Zoooom! Or so it feels.


2011 wasted no time in finishing itself up quickly and hurrying to curtain.  I keep marveling at how quickly time is passing.  With several friends already graduated, and some even engaged or married, it’s still hard to believe that it’s all happened, much less that it’s all happened so fast.

When my mind finally stops spinning (or at least slows down), I find myself wondering where I fit into all of this.  So, God, am I on track?  Should I have done X by now?   What’s coming next?  Is there anyway I can see some sort of timeline, or…

Multiple times, I’ve just sat back and said out loud, “God, I have no idea of what’s going on.”

I know what I want.  I know what I’ve prayed and asked God for, and I know some things about God.  I know that He loves me, that He’s perfect, that He’s saved me, that He empowers me, that He’s just, that He knows what’s coming next, and that He’ll never leave me, among other things.

But I have yet to know what my personal timeline is, and I’ve got a good hunch that I’m not going to see one except in retrospect.

So 2012 and all of the changes and potential dreams it brings are rushing in.  I’m just a girl clinging to her Heavenly Daddy’s hand and trying (but definitely failing right now) to walk confidently forward.  Sometimes I’m stubbornly digging in my heels but being dragged along anyway.  Sometimes as I’m being dragged, I’m just sitting back and sobbing, trying to grasp at things I’m leaving behind but being pressed forward nonetheless.  Sometimes- rarely- I’m right in stride, with a “BRING IT” look on my face.

No matter what your attitude is toward the new year, or change in general, it’s my prayer that we can embrace the future with joy and excitement.  We know where we are now, and we know the very end of the story, but we’ve little clue of what happens between the two.  I’m glad Someone is much more aware.  As Psalm 146 says, “Blessed are those whose help is the God of Jacob, whose hope is in the LORD their God.  He is the Maker of heaven and earth, the sea, and everything in them- He remains faithful forever.”

I feel that I should add here that I don’t think we need to just helplessly float along until the end, saying we have no control anyway.  We’ve got a lot of tasks to do.  We’re called to love, serve, and represent Christ.  We’re called to pursue our spiritual gifts.  We’re told to love those around us and spread the gospel.

Oh, Lord, please help us to make the most of this time that You’ve given us, whether we’re overwhelmingly aware of a rush of changes or not.  Thank You for Your word and the truths that we find there of Your love and provision, and please continue to remind us of these things.  Thank You for bringing us through this year, and Your will be done in the one to come.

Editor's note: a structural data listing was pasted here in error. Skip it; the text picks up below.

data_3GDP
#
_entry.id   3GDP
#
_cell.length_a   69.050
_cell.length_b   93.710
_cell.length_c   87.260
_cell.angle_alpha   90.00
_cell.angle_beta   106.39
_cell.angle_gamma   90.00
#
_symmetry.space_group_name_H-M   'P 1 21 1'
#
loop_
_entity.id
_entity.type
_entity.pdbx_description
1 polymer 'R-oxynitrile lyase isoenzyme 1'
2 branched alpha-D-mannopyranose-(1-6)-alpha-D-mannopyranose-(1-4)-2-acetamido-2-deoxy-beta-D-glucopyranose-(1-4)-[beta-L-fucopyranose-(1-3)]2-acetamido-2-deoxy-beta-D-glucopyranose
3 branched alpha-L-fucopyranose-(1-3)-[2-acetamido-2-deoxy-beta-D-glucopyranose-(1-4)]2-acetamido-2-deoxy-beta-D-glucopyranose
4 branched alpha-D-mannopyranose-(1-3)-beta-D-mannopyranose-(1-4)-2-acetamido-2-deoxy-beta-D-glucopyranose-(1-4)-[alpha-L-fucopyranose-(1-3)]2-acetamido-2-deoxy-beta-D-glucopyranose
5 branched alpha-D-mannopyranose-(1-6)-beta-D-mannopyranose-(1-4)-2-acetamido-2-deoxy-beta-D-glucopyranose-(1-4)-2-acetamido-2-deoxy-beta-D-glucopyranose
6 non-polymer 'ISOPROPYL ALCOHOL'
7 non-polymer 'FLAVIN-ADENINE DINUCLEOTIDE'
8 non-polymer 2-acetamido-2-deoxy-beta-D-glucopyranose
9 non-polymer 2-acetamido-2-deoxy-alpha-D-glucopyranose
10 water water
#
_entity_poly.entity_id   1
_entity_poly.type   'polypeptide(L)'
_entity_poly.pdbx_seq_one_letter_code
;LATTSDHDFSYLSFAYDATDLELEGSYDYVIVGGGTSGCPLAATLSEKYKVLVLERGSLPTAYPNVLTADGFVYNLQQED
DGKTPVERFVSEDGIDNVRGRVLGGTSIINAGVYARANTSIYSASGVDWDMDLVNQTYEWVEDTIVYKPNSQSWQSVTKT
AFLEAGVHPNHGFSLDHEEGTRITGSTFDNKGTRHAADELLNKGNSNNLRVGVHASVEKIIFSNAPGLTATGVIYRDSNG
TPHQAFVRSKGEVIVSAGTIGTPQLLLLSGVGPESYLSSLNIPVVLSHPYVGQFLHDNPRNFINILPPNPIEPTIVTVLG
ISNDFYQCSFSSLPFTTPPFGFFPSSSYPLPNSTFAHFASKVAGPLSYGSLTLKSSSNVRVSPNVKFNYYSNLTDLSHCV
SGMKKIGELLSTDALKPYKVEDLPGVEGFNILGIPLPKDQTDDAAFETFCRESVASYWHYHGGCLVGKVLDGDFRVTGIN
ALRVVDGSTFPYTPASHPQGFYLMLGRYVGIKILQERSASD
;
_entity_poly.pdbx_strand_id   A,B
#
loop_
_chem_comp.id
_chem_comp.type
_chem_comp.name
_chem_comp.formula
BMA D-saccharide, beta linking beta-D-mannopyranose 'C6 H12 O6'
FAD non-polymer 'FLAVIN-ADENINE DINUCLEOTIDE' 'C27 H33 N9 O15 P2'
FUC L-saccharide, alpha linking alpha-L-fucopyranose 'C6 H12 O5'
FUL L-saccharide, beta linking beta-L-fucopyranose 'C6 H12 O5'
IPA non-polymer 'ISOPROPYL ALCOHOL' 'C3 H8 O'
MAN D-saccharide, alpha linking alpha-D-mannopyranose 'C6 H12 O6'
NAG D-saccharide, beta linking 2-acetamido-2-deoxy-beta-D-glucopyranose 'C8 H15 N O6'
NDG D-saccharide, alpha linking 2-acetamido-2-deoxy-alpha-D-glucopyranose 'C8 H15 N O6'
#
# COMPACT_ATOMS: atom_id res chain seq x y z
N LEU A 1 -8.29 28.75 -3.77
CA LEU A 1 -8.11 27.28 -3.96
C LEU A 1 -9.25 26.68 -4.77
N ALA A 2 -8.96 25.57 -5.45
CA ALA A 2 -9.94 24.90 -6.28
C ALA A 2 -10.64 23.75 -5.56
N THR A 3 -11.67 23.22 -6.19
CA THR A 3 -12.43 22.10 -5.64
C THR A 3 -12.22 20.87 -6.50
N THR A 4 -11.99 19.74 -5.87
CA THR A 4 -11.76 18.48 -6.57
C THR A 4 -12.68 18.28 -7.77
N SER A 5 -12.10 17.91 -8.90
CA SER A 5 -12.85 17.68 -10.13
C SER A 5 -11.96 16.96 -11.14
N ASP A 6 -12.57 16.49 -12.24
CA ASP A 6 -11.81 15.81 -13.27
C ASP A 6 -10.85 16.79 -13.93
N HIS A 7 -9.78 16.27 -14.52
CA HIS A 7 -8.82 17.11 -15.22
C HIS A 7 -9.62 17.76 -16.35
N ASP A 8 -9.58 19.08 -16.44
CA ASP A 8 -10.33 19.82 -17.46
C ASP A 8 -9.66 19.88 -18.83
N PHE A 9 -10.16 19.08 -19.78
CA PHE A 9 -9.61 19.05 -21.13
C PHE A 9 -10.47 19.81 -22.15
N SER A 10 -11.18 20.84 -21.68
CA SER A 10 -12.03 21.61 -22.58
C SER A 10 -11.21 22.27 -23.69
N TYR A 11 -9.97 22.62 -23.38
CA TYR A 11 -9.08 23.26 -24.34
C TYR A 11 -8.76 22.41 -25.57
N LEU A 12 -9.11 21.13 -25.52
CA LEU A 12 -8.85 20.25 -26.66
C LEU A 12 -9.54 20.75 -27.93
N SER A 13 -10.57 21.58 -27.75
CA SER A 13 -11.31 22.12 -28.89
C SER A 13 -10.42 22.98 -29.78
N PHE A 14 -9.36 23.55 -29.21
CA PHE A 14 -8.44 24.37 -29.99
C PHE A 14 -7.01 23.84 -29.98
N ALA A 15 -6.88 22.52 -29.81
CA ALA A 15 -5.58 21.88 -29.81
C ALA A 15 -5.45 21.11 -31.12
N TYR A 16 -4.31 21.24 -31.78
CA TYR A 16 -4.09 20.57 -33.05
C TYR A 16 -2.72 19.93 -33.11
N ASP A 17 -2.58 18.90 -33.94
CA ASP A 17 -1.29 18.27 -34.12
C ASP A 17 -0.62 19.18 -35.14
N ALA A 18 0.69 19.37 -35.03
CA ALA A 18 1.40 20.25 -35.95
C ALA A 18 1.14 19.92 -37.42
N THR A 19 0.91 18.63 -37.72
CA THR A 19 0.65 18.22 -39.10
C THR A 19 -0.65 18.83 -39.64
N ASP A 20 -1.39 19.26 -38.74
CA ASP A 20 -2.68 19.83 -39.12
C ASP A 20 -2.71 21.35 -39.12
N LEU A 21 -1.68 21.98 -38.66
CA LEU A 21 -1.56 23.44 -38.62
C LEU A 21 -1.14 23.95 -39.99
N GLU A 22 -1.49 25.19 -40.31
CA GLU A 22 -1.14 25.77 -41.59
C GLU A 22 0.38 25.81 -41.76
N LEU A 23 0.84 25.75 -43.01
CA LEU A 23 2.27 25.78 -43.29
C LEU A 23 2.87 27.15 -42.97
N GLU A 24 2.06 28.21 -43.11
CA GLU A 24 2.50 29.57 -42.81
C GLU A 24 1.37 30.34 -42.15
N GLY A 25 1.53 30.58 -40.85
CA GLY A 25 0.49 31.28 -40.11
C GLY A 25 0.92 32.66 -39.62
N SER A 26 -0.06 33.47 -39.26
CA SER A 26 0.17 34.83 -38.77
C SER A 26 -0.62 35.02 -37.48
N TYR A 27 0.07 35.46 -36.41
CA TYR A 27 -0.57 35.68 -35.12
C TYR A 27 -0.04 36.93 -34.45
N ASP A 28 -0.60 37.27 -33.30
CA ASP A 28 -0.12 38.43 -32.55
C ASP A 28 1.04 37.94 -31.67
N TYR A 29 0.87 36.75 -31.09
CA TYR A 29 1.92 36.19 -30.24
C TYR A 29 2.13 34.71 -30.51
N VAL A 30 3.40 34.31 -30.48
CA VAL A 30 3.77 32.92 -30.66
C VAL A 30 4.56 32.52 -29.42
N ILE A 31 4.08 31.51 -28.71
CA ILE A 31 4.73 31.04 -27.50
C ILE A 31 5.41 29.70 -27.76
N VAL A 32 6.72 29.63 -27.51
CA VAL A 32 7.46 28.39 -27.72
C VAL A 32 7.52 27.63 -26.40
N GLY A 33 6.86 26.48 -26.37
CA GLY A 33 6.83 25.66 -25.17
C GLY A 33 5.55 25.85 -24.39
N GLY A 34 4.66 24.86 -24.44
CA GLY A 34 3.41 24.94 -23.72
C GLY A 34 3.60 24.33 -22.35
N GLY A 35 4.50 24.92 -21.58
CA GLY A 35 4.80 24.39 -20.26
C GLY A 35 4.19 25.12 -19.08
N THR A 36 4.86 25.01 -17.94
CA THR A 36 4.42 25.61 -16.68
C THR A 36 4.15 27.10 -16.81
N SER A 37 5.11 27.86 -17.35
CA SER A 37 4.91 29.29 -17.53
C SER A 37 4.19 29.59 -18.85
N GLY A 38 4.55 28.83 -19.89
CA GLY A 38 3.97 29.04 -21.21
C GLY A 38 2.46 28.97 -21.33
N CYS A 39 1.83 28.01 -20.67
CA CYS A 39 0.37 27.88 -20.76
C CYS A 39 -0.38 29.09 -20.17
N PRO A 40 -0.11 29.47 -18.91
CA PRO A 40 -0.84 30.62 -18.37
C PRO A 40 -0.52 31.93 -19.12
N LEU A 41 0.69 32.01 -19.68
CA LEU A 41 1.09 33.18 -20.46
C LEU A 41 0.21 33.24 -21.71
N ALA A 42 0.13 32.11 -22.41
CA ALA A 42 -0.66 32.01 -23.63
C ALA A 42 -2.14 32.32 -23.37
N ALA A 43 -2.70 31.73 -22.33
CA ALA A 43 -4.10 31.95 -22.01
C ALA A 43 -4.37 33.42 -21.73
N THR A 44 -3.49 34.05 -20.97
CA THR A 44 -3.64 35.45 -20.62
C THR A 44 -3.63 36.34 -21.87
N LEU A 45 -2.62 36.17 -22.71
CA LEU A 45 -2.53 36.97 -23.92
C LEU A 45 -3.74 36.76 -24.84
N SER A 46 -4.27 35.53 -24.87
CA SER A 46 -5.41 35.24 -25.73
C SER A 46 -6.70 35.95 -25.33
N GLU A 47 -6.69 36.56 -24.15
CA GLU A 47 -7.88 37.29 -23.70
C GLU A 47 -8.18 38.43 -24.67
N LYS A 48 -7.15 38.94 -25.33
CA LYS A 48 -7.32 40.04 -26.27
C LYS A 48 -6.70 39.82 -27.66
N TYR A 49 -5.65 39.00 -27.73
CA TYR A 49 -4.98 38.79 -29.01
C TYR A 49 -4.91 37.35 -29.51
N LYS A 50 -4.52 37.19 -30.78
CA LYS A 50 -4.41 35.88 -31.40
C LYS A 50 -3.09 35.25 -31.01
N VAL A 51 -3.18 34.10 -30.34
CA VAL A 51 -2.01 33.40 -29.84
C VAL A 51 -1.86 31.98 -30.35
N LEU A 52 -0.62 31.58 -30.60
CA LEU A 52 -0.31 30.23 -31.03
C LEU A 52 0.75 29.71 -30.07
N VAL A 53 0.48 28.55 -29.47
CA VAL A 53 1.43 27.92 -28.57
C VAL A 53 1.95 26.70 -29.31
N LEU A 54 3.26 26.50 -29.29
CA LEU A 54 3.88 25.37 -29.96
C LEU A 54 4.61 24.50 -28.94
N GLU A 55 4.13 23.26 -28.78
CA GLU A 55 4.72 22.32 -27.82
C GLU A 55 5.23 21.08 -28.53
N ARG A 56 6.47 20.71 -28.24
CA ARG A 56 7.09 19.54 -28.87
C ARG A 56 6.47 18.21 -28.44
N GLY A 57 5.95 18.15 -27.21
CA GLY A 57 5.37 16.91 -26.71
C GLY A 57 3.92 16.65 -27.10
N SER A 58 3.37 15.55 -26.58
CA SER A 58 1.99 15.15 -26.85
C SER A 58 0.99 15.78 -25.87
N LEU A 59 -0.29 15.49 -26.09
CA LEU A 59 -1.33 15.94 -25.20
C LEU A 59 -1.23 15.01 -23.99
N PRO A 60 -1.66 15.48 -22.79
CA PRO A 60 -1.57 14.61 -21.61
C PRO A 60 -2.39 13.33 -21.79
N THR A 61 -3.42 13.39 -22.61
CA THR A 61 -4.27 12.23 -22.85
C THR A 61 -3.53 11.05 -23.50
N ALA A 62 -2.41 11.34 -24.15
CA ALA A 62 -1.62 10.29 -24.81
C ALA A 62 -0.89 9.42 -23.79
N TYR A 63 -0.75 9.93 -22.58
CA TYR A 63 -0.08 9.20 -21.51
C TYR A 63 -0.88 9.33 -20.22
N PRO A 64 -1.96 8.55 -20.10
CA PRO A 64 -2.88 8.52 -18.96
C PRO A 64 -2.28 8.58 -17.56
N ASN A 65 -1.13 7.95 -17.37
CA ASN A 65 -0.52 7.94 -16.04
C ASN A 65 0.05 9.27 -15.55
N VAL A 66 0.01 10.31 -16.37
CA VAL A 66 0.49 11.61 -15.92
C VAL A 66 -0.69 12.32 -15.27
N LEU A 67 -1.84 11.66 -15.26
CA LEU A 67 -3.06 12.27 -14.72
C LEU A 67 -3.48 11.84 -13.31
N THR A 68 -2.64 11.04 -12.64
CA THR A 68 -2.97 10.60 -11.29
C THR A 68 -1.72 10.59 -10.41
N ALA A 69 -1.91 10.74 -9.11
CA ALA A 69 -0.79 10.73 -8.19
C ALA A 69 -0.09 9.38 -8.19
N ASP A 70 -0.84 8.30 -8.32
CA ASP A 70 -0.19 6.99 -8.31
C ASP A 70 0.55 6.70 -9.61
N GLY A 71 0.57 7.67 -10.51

Happy New Year, everyone!
p.s.  For less stream-of-consciousness-based “years’ end” posts, or just to see my previous thoughts, feel free to read the last December posts from 2009 and 2010. =)


The Season

I’m sorry today’s post is coming so late!  It’s been a busy week and I’ve just finished attending three full graduation ceremonies and a portion of a fourth today and city-hopping over the past couple of days.  It barely feels like “the holiday season” for me.  It’s been so warm outside, I’ve been locked away studying and writing a thesis proposal, and suddenly you’re telling me Christmas is in three days?

I’m not sure how important it is, though, that “Jingle Bells” be constantly in my head right now.  Perhaps the definition of “Christmas” that first comes to mind is that of the “Happy Holiday.”  I didn’t realize until a few friends wished me a “Merry Christmas” how relieved and joyful I was to finally hear someone unashamedly talking about this time as the advent season- when Christ came to us.  That joy and thankfulness that our Savior came for us is something that we have year round!

That said, I’m so glad we have time set apart to really think about the coming of Christ, and I’m sorry that I haven’t been able to make it to more advent services this year (the church I attend lit advent candles and read a related Bible verse, but the sermons weren’t necessarily focused on those early parts of the gospels).  I have encountered a few passages in my Bible reading from throughout the Word that have been encouraging throughout this hustle and bustle of a time in reminding me of what I’ll be celebrating in a few days and of this amazing gift’s application to my life today.

Here are some of them now:

“For God did not send His Son into the world to condemn the world, but to save the world through Him.  Whoever believes in Him is not condemned, but whoever does not believe stands condemned already because he has not believed in the name of God’s one and only Son.  This is the verdict: Light has come into the world, but men loved darkness instead of light because their deeds were evil.  Everyone who does evil hates the light, and will not come into the light for fear that his deeds will be exposed.  But whoever lives by the truth comes into the light, so that it may be seen plainly that what he has done has been done through God.”

– John 3:17-21

“A voice of one calling: 

‘In the desert prepare 
   the way for the LORD; 
make straight in the wilderness 
   a highway for our God. 
Every valley shall be raised up, 
   every mountain and hill made low; 
the rough ground shall become level, 
   the rugged places a plain. 
And the glory of the LORD will be revealed, 
   and all mankind together will see it. 
            For the mouth of the LORD has spoken.’

A voice says, ‘Cry out.’ 
   And I said, ‘What shall I cry?’

   ‘All men are like grass, 
   and all their glory is like the flowers of the field. 

The grass withers and the flowers fall, 
   because the breath of the LORD blows on them. 
   Surely the people are grass. 
The grass withers and the flowers fall, 
   but the word of our God stands forever.’”

Isaiah 40:3-8

“Therefore, just as sin entered the world through one man, and death through sin, and in this way death came to all men, because all sinned— for before the law was given, sin was in the world. But sin is not taken into account when there is no law. Nevertheless, death reigned from the time of Adam to the time of Moses, even over those who did not sin by breaking a command, as did Adam, who was a pattern of the one to come.

But the gift is not like the trespass. For if the many died by the trespass of the one man, how much more did God’s grace and the gift that came by the grace of the one man, Jesus Christ, overflow to the many! Again, the gift of God is not like the result of the one man’s sin: The judgment followed one sin and brought condemnation, but the gift followed many trespasses and brought justification. For if, by the trespass of the one man, death reigned through that one man, how much more will those who receive God’s abundant provision of grace and of the gift of righteousness reign in life through the one man, Jesus Christ.”

– Romans 5:12-17